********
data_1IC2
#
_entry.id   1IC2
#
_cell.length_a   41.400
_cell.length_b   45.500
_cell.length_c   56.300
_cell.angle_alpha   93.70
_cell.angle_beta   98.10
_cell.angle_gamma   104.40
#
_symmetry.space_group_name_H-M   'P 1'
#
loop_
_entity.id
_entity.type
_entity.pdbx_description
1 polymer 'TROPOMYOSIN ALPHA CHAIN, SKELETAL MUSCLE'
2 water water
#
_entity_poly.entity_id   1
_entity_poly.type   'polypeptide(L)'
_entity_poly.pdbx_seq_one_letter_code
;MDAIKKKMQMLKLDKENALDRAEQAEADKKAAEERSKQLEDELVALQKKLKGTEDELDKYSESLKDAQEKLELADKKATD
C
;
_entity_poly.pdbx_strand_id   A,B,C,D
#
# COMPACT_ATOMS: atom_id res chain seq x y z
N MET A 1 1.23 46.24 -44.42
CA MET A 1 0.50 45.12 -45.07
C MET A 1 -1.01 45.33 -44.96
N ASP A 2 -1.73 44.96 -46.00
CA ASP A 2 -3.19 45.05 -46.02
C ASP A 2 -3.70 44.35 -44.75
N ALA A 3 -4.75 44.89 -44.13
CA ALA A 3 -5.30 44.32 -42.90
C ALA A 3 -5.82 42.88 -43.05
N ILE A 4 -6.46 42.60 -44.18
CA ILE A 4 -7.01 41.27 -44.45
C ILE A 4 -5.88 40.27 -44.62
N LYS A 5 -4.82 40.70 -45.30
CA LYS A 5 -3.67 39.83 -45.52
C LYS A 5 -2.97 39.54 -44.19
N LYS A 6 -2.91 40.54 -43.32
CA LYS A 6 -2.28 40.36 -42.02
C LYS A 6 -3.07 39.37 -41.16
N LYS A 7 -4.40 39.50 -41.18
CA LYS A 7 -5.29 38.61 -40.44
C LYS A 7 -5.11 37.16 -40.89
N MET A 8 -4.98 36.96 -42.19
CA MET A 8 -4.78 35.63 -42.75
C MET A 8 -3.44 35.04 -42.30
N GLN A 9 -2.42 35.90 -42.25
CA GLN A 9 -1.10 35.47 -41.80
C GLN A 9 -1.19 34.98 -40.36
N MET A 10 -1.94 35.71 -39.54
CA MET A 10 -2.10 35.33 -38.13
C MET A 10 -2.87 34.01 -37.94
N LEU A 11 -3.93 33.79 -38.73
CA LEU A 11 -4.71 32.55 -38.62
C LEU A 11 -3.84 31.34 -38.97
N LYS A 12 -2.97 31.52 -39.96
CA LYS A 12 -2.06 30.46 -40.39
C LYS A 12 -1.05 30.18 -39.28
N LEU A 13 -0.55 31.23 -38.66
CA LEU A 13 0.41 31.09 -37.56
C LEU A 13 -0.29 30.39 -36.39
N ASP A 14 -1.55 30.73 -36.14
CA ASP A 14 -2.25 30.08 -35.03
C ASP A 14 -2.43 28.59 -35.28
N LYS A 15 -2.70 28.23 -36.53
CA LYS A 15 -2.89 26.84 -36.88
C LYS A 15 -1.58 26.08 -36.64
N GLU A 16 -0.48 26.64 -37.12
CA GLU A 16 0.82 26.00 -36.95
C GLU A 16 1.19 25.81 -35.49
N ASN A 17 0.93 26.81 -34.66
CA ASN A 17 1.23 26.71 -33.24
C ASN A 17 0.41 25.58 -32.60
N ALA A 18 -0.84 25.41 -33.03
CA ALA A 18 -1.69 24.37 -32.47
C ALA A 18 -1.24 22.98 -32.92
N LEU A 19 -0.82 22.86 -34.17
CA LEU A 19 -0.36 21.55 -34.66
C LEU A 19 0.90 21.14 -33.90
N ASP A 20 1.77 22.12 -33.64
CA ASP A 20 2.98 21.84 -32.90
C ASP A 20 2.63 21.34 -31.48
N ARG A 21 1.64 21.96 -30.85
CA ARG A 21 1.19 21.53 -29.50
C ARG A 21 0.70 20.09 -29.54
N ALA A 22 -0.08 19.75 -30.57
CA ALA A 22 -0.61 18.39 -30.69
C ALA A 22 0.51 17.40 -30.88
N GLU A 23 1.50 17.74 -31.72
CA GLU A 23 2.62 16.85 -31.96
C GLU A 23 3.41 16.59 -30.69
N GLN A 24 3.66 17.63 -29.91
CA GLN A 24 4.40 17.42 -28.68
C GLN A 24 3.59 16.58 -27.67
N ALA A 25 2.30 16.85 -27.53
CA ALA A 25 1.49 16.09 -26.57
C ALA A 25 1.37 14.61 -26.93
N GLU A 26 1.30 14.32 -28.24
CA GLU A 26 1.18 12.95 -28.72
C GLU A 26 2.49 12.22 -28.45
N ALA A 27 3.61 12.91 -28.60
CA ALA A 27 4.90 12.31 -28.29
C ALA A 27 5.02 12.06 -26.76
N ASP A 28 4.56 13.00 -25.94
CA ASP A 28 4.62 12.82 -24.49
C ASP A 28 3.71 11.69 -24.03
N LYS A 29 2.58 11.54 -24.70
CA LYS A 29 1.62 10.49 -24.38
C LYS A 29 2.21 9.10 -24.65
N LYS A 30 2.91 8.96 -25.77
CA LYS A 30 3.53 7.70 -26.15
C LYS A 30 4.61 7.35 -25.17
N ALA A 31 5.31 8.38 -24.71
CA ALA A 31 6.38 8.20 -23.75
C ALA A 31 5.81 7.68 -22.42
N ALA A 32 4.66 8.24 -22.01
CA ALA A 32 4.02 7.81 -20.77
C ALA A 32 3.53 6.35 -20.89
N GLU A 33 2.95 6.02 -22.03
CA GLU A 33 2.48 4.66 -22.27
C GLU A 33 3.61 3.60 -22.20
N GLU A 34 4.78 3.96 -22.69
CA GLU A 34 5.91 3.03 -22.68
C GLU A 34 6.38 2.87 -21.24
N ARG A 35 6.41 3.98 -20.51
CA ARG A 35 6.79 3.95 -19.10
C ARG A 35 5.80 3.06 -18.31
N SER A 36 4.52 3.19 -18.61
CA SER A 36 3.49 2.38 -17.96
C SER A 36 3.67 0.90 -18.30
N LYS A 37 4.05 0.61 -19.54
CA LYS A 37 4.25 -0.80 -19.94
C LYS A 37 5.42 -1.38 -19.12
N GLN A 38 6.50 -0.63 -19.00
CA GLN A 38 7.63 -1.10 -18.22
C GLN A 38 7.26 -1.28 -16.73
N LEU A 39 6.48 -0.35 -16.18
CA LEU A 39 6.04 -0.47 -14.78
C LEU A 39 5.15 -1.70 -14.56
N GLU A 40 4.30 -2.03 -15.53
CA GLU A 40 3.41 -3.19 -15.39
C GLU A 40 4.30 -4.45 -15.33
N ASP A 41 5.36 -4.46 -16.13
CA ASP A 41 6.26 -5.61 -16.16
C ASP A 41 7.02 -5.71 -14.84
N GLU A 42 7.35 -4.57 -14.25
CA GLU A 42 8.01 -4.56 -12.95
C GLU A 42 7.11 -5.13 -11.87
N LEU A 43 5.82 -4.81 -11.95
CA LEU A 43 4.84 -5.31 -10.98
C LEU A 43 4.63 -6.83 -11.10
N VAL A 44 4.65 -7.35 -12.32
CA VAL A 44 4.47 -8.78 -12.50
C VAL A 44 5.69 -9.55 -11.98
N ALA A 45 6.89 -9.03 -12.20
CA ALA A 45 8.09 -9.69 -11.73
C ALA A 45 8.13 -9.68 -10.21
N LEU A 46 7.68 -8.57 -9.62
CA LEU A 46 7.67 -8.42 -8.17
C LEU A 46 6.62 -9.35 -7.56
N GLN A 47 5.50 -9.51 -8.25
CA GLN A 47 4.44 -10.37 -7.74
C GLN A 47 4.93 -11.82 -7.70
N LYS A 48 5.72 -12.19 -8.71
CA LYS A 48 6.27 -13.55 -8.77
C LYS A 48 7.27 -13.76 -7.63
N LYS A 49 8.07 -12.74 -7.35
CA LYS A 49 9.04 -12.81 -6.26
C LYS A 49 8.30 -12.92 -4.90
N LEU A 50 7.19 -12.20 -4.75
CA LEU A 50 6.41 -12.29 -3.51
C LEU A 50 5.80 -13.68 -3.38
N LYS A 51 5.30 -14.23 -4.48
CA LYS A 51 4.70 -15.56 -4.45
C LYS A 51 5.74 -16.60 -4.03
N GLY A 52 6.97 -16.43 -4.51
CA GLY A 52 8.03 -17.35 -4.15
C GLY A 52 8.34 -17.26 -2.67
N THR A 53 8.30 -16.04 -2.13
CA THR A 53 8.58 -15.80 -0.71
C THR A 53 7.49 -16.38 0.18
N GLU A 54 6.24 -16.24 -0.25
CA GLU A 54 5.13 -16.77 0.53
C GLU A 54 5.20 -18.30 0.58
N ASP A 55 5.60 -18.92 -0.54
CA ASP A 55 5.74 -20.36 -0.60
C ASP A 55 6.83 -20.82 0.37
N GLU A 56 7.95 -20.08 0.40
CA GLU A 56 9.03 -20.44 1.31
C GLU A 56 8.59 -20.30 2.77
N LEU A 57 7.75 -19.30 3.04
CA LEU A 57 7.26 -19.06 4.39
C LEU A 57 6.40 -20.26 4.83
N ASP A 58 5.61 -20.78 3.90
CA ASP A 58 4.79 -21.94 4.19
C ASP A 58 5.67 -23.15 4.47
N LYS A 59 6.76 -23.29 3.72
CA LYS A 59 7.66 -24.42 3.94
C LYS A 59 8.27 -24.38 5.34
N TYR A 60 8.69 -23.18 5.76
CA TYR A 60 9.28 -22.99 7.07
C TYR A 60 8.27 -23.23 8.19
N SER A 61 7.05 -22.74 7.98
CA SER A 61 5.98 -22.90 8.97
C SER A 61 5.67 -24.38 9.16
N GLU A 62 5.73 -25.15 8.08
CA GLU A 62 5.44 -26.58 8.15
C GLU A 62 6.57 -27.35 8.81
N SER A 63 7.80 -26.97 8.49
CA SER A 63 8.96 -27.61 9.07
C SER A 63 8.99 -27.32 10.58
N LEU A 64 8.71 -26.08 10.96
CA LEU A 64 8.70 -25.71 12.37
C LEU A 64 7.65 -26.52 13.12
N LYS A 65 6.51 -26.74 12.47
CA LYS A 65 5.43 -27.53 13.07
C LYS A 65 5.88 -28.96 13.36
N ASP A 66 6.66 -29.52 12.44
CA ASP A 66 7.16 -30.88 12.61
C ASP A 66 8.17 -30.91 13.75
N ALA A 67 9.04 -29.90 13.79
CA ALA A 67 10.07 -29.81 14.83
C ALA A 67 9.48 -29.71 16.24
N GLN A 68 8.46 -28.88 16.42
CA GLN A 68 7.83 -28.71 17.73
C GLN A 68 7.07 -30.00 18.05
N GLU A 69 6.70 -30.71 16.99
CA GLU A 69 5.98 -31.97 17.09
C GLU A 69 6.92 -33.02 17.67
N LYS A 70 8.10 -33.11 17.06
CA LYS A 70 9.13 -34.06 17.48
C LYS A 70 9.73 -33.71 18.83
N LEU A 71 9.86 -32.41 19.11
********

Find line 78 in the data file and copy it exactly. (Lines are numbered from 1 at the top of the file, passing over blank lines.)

N ASN A 17 0.93 26.81 -34.66